Iraqi Christian: Do U.S. churches even care that we’re facing genocide?

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by Michael Foust |
Kentucky Baptist Convention
NORTHERN IRAQ (Christian Examiner) — A Baptist leader who recently spent nine days ministering to persecuted Christians in Iraq is urging American believers to stand up for their brothers and sisters who are facing death at the hands of ISIS – and he’s drawing from the words of Dietrich Bonhoeffer in doing so.

– Iraqi Christian woman
“Our persecuted brothers and sisters are crying out to God and to the church,” Coy Webb of the Kentucky Baptist Convention wrote in a column on the KBC website.

“How can we remain silent? Dietrich Bonhoeffer was right, ‘Silence in the face of evil is itself evil,” Webb wrote. “God will not hold us guiltless. Not to speak is to speak. Not to act is to act.'”

Webb serves as director of the convention’s disaster relief unit and was part of a seven-member medical and children’s trauma team of Kentucky Baptists that recently traveled to northern Iraq.

Kentucky Baptist Convention
Glenn Hickey, a disaster relief volunteer from First Baptist Church of Monticello, holds a baby for a mother who was attending a medical clinic at a refugee center in a warehouse in Erbil, Iraq, where a large group of refugees was living. A Kentucky Baptist children’s trauma team took care of older siblings.

People there, he said, have fled from their homes to live in camps and refugee centers in 130-degree Fahrenheit heat. They have very little water, sub-par bathroom and kitchen facilities, and every day face battles over how to feed their “family and survive.”

Life as a refugee “is difficult,” he wrote.

As significantly, Iraq’s Christians face the constant threat of ISIS, which the Christians say want to wipe them off the map.

“When ISIS came, they literally had to run for their lives,” Webb wrote. “The choice was convert to Islam, run or die. Most had to flee in the middle of the night, many with only an hour or so notice. They had to grab what they could and flee, only to be stopped at ISIS checkpoints where they were forced to abandon their cars and personal belongings.”

Many Christians were “betrayed by Muslim neighbors, whom they had lived beside all their lives,” he wrote.

“Others watched as young daughters were taken from them to be sold as brides or slaves to ISIS fighters. The lives they knew were jerked from them in a moment. Most families arrived in places like Erbil or Dohuk with nothing but their lives,” Webb continued.

One particular woman with two small children sat in a refugee tent and pleaded with Webb to share the dire story of Iraqi Christians to American believers.

“What did we do that we were driven from our homes? Our only offense is that we would not denounce Christ,” she told him. “How could we deny the One who is Lord?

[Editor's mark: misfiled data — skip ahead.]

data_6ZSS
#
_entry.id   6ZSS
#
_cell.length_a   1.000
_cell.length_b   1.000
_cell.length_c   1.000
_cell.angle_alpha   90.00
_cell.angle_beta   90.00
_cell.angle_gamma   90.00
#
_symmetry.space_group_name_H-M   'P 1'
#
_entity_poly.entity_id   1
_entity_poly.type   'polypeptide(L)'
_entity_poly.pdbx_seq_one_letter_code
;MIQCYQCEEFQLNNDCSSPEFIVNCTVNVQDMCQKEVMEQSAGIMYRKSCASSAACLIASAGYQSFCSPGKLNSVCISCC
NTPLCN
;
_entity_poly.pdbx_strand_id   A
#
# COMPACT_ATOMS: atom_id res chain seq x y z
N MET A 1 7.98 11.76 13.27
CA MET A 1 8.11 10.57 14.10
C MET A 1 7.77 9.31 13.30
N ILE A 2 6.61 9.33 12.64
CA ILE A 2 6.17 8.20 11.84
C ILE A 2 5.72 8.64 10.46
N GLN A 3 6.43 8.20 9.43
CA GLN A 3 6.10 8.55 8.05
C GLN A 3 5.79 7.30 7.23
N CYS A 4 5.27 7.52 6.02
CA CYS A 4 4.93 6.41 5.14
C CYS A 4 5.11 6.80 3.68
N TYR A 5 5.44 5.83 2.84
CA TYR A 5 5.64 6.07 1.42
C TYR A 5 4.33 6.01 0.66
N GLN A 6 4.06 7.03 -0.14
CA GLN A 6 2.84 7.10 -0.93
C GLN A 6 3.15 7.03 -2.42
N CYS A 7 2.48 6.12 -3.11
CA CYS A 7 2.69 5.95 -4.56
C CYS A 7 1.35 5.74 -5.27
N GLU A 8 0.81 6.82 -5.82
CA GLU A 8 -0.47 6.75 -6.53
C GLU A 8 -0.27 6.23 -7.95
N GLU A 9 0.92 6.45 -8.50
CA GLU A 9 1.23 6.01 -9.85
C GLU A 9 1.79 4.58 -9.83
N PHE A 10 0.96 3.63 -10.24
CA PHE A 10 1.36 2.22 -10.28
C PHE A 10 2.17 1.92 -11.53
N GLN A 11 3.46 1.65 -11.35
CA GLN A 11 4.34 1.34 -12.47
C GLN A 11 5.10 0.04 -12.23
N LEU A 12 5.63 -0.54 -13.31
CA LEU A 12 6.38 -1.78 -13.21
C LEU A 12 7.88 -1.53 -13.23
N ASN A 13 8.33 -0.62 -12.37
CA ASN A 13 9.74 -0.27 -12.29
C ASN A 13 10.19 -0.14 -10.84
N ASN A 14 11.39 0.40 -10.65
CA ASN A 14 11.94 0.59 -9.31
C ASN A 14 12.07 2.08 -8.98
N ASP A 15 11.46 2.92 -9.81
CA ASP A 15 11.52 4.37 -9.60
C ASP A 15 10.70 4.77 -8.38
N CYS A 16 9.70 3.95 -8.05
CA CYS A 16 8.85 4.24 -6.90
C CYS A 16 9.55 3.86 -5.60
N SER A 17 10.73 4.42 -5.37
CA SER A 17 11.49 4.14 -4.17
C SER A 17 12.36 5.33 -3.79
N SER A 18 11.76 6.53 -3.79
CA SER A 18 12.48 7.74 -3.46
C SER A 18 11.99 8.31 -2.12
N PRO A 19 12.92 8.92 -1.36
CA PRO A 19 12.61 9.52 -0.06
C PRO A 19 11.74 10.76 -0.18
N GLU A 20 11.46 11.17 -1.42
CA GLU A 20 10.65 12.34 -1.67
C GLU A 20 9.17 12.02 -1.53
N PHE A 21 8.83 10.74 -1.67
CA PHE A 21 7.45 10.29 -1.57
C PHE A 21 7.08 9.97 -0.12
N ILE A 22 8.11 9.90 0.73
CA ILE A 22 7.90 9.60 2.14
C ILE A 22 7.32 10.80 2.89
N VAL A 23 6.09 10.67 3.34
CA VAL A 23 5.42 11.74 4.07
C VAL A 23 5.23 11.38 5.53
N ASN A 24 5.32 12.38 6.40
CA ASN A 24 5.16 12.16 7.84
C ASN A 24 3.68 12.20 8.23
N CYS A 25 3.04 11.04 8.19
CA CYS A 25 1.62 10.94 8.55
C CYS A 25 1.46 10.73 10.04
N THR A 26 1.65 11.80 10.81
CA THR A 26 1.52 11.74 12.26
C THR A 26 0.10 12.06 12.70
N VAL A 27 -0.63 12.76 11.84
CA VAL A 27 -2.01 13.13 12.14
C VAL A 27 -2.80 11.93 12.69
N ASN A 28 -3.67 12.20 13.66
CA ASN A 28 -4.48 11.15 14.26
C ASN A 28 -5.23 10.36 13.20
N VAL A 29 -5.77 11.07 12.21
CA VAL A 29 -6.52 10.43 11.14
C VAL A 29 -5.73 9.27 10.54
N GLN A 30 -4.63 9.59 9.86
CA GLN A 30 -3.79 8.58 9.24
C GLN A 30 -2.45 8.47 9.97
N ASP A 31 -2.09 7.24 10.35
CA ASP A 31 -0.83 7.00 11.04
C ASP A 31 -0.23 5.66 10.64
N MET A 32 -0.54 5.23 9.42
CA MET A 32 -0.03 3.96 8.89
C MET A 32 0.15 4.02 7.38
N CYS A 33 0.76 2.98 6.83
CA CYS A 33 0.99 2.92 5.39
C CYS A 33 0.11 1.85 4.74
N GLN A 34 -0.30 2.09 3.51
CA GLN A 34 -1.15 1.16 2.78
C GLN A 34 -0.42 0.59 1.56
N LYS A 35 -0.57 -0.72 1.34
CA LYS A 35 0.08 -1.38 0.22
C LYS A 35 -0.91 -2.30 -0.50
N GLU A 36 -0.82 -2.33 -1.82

“We now know that the plan of ISIS is to wipe the earth clean of Christians. Their goal is genocide … to eradicate every follower of Christ,” the woman told Webb.

“We have lost everything: our homes, our land, our possessions and our trust of our neighbor. They have stolen our dignity. When you lose your home [and] your land, you have no identity. All that we have left is our faith,” she said.

“Do churches in America know what is being done to us? Do they care?” the woman pleaded.

Christians can assist the Iraqi Christians in five specific ways:

1. By contacting your senator and representative and advocating for the persecuted church.

“ISIS is a threat to the stability of the Middle East, but they are a threat to our nation as well,” Webb wrote. “They are a threat to humanity. We must be a voice for the voiceless. We must be outspoken in our cry for justice and in shining the light of Christ on evil. Not to speak is to speak.”

2. By providing “tangible assistance to the more than 1 million refugees living in exile.”

“Financial gifts can be designated to Baptist Global Response, the International Mission Board and to the World Hunger Fund,” Webb wrote. “Among the current needs requested of our team was funding to establish a mobile medical clinic and rent assistance that would enable families to move from camps into apartments ($600 a month will put three families into an apartment). Not to act is to act.

3. By asking the U.S. government to allow Iraqi Christians to “immigrate to the United States” – and by being willing “as churches to sponsor refugees.”

“Countless Iraqi believers would love to come to our nation and would be resources to our churches that would strengthen our ability to reach others from the Middle East who are in our state. Would your church consider sponsoring an Iraqi Christian family to find refuge in America?”

4. By traveling to Iraq and ministering to Christians there.

“Iraqi churches and other strategic partners are seeking churches and teams that will join them in this critical hour of ministry,” Webb wrote. “Thousands of nominal Christians, Yazidis and Shia Muslims have been displaced from their homes and have come together across northern Iraq. ISIS has caused many Muslims to begin to question their beliefs, and forced nominal Christians to realize faith must be more than empty rituals. This has created a door of opportunity for the Gospel.”

5. By praying for Iraq’s Christians – and for their enemies.

“Pray for Christians who have been left homeless and without jobs,” Webb wrote. “Pray that the Islamic State will be awakened to the truth of the cross. Pray for God to push back the darkness and evil. Pray that God will use persecution to expand His church and open new doors for the Gospel. Pray for God to be magnified among the nations.”

The KBC team, he said, was able to assist 944 patients in multiple clinics and “provide the love of Christ to 1,055 hurting children.” The KBC is a state convention that partners with the Southern Baptist Convention.